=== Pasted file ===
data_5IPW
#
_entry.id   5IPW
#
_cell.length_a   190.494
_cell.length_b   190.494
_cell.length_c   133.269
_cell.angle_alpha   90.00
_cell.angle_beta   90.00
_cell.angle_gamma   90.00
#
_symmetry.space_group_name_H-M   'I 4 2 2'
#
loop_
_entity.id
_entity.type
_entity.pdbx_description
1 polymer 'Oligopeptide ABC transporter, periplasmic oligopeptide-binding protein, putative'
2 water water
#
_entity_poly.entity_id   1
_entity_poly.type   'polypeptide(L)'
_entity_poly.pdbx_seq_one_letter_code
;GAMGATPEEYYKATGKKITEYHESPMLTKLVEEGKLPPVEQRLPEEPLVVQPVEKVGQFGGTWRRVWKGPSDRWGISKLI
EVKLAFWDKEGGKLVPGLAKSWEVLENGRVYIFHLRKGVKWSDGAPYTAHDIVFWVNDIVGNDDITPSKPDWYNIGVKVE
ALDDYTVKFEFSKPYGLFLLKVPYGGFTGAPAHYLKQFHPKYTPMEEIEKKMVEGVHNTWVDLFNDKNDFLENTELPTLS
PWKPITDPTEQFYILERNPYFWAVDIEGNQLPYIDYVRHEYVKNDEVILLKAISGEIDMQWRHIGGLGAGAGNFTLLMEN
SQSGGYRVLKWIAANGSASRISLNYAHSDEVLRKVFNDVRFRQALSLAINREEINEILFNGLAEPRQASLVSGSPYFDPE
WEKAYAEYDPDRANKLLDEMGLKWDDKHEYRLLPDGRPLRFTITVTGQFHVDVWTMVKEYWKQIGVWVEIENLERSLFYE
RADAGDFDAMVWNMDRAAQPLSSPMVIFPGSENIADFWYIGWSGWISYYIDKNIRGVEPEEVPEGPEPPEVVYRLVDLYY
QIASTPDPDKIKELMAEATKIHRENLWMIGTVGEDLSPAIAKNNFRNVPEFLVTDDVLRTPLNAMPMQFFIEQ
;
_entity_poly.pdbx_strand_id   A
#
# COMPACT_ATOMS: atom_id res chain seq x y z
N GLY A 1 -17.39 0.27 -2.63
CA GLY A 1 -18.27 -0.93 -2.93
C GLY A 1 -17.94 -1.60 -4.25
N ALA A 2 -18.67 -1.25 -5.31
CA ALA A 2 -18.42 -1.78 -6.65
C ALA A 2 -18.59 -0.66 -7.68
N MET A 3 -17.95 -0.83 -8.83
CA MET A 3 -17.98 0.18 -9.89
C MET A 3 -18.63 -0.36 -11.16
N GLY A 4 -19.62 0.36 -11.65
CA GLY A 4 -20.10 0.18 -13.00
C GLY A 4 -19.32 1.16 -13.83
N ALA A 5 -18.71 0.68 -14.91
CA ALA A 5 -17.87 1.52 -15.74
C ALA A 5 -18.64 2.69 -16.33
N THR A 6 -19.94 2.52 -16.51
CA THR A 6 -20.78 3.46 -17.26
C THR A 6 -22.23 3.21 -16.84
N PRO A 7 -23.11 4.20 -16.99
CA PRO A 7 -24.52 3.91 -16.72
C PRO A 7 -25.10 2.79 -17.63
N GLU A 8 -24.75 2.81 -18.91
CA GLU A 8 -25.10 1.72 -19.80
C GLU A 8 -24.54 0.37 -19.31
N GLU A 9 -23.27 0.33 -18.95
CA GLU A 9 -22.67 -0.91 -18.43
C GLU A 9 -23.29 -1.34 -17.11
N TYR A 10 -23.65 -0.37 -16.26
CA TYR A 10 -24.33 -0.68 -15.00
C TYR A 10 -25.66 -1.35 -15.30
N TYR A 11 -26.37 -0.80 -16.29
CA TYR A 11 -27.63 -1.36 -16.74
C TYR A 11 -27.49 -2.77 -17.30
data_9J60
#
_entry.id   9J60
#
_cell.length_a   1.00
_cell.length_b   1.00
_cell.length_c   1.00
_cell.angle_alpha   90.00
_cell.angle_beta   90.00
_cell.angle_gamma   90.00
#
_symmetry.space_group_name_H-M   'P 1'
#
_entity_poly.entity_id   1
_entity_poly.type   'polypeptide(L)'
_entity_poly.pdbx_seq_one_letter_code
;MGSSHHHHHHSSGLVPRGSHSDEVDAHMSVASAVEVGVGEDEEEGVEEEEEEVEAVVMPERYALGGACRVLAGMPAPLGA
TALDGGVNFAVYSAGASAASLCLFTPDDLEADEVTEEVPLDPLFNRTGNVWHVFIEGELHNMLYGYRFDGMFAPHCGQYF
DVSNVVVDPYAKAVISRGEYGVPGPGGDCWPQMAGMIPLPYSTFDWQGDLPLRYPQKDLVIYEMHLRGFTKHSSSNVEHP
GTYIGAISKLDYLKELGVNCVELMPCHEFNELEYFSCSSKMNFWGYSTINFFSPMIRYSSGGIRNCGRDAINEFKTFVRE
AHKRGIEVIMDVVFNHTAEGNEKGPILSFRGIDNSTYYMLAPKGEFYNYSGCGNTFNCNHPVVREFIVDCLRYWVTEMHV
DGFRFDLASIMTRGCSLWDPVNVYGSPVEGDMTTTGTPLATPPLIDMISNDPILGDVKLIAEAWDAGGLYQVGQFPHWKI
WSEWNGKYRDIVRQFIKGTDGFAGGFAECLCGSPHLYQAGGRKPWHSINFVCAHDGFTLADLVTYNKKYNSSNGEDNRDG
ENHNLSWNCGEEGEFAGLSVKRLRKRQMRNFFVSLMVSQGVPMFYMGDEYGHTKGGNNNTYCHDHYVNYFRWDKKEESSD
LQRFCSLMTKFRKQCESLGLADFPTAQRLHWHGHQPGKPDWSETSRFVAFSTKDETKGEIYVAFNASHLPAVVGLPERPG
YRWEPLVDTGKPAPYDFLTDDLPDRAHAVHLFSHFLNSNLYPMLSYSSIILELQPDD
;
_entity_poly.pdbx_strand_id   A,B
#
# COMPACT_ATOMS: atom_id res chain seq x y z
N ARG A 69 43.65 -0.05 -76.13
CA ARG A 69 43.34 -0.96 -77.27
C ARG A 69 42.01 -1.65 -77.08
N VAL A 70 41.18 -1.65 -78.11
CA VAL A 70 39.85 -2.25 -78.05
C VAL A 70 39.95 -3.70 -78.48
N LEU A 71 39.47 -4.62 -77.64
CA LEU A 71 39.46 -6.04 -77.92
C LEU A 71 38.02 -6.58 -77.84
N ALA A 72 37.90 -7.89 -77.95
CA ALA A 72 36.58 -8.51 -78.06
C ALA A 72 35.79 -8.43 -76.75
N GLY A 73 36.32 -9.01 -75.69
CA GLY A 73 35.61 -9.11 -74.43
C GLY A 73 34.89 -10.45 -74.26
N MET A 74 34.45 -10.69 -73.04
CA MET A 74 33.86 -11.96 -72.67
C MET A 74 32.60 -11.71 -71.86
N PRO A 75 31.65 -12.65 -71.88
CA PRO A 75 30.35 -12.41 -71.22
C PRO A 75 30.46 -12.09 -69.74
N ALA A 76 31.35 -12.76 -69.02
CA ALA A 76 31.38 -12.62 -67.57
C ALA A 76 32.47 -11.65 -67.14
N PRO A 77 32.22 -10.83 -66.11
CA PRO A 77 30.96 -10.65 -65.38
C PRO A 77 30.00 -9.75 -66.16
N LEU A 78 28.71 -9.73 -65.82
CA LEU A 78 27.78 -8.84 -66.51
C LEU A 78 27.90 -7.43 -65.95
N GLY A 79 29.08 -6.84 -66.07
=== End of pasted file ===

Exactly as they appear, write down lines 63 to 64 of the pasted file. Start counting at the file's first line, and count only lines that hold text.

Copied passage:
N TYR A 10 -23.65 -0.37 -16.26
CA TYR A 10 -24.33 -0.68 -15.00